Many anglers were lucky enough to fish during the frontier days of the Florida Keys when the emerald waters teemed with unbelievable numbers of fish. Some just fished for fun, but a handful of serious anglers used the opportunity to experiment and develop new techniques and equipment. They made great contributions to the future of recreational fishing and the tackle we use today, and went on to become legendary.
* In 1929, on the docks of Key West, Ernest Hemingway first learned about saltwater fishing, and it inspired him to write The Old Man and The Sea, a literary masterpiece that won a Nobel Prize. The Hemingway name is synonymous with Key West and Sloppy Joe's bar.
* Author Zane Grey loved the Florida Keys so much that he focused on tarpon and bonefish as far back as 1910 on Long Key in Lower Matecumbe. Grey, who also caught snook before any other outdoor writer discovered them, was the first to catch a 1,000-pound fish on rod and reel.
* Jimmie Albright first tied his now-famous Albright knot in the Keys. Albright solved the problem of joining lines of different diameters, and the Albright knot secured his place in the history of fishing. Albright had a fishing buddy who also became a Keys legend. But he got his start in another sport - baseball. His name was Ted Williams, and he claimed that "? releasing a fish is the greatest thrill I get from fishing." In retirement, Williams devoted himself to fly-fishing for tarpon in the Keys.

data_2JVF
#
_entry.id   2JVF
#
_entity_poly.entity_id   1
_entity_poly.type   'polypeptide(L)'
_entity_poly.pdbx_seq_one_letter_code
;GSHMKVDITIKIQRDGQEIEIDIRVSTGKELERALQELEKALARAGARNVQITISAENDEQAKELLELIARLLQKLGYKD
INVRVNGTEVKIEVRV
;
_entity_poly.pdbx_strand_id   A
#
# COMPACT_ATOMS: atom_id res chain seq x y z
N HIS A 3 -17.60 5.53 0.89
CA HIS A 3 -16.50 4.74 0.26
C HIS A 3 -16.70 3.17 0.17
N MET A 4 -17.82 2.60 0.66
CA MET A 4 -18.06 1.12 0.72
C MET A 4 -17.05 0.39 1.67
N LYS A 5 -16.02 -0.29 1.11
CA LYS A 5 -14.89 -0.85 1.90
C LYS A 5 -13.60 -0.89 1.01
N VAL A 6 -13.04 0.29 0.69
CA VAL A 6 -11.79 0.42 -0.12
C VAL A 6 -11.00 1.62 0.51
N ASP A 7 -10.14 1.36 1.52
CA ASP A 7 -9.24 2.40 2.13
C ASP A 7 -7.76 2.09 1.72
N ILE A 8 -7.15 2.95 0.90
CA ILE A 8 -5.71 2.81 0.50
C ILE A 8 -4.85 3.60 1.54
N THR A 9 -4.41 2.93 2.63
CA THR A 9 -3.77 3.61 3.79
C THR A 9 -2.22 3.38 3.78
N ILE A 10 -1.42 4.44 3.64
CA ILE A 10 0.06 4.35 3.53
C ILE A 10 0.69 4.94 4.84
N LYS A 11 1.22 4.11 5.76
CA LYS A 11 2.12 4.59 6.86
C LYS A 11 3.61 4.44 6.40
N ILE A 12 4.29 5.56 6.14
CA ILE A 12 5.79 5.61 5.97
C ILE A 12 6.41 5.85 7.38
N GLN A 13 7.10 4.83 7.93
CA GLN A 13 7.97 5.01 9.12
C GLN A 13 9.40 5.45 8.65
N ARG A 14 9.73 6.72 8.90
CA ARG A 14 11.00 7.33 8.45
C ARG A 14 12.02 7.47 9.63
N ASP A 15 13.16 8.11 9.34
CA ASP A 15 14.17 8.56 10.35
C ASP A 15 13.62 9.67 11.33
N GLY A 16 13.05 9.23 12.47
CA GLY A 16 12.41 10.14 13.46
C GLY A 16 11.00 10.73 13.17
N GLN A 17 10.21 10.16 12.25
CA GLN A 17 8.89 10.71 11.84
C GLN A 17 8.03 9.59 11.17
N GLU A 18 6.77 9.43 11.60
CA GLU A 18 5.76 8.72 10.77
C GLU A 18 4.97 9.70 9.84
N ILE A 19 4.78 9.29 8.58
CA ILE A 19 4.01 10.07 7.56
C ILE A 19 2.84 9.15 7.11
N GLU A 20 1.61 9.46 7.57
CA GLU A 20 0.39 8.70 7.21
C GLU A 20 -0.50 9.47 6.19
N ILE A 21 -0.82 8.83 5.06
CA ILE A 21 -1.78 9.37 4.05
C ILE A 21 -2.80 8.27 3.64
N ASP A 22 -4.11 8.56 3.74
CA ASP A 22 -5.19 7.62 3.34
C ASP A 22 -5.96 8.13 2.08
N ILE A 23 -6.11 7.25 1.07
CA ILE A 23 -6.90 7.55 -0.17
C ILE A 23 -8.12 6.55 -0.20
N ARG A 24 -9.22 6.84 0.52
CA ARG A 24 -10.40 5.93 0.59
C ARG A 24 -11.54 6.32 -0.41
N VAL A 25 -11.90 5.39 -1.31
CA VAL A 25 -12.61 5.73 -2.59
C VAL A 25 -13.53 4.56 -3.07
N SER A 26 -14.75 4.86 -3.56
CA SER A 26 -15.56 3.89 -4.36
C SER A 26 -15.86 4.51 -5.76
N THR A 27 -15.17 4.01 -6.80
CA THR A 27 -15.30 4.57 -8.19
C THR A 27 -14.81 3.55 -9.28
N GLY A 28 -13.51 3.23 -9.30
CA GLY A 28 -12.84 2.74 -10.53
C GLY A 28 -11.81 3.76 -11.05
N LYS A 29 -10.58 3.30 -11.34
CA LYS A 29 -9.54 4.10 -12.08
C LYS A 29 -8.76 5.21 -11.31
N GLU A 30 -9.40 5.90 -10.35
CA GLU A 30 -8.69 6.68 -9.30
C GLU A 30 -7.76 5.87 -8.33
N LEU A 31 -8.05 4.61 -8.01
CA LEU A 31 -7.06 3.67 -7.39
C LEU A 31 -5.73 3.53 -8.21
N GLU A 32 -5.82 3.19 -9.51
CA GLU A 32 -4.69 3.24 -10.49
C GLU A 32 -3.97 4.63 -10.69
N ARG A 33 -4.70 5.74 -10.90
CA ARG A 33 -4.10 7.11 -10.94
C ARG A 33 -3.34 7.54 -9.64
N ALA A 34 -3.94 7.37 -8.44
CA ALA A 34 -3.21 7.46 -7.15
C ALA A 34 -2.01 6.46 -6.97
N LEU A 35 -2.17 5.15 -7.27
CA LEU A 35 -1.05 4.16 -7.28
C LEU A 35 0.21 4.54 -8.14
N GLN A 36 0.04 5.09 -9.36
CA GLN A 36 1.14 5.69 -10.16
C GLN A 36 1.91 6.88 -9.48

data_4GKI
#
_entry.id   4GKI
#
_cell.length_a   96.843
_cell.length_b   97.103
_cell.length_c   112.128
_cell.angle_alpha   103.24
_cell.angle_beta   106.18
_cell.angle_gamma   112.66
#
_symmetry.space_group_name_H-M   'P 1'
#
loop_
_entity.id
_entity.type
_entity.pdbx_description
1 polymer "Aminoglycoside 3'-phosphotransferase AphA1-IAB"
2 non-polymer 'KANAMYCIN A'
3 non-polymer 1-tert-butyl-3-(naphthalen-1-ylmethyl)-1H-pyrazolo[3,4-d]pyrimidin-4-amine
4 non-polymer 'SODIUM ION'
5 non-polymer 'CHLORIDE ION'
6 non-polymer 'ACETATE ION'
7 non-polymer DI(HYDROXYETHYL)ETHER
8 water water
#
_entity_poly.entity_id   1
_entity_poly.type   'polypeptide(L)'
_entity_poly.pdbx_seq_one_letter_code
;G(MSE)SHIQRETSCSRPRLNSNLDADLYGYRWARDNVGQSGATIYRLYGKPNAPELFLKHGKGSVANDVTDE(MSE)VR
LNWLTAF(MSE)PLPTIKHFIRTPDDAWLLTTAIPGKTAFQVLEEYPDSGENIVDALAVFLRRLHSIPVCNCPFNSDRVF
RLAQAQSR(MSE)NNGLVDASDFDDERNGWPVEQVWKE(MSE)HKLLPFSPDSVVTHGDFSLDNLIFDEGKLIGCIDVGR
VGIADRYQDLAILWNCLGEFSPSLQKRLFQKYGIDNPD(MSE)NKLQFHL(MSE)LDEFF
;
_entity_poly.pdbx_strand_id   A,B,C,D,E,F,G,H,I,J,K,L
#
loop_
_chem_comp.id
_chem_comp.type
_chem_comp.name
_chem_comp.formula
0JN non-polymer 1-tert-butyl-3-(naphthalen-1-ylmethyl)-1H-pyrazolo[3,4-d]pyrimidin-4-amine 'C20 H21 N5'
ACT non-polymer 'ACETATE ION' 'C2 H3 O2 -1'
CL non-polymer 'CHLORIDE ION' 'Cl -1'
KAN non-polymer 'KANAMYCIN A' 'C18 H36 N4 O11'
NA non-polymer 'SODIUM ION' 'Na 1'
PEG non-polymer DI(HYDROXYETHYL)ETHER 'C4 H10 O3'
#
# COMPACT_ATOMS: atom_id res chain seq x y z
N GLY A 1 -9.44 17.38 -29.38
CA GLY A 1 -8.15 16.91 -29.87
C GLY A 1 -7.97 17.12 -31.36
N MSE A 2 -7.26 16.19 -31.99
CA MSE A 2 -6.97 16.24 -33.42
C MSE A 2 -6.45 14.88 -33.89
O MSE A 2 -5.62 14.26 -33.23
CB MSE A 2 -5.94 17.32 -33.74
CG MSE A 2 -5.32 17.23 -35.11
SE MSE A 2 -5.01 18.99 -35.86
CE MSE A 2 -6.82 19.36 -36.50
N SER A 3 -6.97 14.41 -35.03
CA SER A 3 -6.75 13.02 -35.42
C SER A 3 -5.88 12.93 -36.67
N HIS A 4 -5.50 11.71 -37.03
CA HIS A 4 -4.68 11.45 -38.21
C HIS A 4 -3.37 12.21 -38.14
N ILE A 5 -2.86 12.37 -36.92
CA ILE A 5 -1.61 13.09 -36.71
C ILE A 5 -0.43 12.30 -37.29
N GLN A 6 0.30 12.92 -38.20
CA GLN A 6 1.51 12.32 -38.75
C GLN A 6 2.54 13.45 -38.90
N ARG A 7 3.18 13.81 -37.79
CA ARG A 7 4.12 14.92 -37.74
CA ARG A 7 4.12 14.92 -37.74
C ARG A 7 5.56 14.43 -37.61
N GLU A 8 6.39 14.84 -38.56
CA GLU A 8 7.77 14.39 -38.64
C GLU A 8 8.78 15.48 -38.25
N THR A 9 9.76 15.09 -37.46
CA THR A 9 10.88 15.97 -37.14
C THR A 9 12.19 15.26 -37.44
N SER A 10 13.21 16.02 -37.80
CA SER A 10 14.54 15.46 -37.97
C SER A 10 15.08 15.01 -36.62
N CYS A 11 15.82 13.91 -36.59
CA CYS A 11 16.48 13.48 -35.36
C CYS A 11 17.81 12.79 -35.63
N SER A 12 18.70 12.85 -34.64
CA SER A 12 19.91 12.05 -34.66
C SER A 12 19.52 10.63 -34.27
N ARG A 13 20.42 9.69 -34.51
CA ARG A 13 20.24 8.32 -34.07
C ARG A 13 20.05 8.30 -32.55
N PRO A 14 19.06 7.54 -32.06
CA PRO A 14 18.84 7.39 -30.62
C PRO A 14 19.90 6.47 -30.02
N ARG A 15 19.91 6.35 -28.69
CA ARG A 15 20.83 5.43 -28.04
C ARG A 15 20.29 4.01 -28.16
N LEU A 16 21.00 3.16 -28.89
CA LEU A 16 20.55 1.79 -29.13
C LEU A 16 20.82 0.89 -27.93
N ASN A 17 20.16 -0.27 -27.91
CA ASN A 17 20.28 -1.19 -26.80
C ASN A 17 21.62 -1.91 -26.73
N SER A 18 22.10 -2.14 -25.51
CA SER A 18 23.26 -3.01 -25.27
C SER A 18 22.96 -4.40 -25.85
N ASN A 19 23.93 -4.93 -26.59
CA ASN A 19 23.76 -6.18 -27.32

* Stu Apte started fly-fishing in the Keys in the 1940s. His experiences led to major improvements in fly tackle, and he set fly-fishing records too numerous to list here. The Stu Apte Improved Blood Knot is a standard among fly-fishermen. Apte, a member of the International Game Fish Association Hall of Fame, also tied a tarpon fly that was featured on a U.S. postage stamp. Today, Apte continues to fish and live in the Keys. He has just released his memoirs, Of Wind and Tides (www.stuapte.net).
* Joe Brooks pioneered saltwater fly-fishing and made the first documented permit catch on a fly in the Keys back in the 1950s. He became Outdoor Life's fishing editor in 1951, a position he held until his death in 1972. Brooks was part of the Keys clan and frequently fished with Apte and Albright.